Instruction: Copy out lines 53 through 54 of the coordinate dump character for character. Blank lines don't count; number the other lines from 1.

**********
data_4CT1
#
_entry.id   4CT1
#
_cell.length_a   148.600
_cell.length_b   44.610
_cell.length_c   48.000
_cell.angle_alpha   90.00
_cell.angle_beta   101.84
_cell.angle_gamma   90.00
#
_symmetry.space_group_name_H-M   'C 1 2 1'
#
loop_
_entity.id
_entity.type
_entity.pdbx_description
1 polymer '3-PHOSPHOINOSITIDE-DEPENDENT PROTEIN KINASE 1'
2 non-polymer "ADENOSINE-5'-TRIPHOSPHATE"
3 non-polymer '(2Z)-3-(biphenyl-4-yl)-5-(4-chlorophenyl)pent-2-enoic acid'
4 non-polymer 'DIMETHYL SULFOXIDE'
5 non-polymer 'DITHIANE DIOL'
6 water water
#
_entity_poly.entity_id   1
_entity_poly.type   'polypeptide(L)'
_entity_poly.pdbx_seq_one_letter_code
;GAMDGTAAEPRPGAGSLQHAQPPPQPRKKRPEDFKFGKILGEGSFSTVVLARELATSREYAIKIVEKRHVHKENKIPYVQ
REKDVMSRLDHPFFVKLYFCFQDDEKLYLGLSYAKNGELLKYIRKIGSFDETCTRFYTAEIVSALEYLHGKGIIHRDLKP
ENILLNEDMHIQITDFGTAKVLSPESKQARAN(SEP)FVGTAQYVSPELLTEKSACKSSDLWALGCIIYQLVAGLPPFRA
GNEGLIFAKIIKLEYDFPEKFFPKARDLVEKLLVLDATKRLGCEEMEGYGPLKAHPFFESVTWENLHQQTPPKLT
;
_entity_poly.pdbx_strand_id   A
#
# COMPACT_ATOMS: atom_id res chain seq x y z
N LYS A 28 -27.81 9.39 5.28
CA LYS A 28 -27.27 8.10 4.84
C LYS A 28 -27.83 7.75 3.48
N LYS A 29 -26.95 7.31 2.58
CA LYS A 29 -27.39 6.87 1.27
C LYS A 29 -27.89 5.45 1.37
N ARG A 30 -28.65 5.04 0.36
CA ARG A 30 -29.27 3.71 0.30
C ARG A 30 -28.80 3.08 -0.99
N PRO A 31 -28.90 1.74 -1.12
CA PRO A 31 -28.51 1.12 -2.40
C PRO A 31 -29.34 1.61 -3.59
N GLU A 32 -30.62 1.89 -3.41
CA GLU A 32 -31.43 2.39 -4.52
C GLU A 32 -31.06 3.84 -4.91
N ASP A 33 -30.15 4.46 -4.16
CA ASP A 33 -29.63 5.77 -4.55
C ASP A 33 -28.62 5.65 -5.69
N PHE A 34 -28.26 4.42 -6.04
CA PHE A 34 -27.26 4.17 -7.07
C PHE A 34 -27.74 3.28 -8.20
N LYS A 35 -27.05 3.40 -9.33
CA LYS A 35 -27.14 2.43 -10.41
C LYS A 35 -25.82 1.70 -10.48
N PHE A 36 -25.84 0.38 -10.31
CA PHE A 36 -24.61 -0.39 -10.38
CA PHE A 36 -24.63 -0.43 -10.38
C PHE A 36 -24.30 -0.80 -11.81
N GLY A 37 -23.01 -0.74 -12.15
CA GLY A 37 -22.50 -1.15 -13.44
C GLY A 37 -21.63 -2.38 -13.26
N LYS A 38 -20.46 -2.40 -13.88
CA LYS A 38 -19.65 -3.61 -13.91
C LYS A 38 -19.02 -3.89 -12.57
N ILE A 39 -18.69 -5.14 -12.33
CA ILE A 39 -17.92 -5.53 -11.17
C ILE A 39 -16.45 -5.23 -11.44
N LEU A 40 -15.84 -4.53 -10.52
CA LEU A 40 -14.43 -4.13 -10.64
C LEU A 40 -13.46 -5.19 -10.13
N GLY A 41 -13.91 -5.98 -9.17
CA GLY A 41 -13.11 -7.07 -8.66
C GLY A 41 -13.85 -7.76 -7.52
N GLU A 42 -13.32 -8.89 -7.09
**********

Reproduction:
C ASP A 33 -28.62 5.65 -5.69
N PHE A 34 -28.26 4.42 -6.04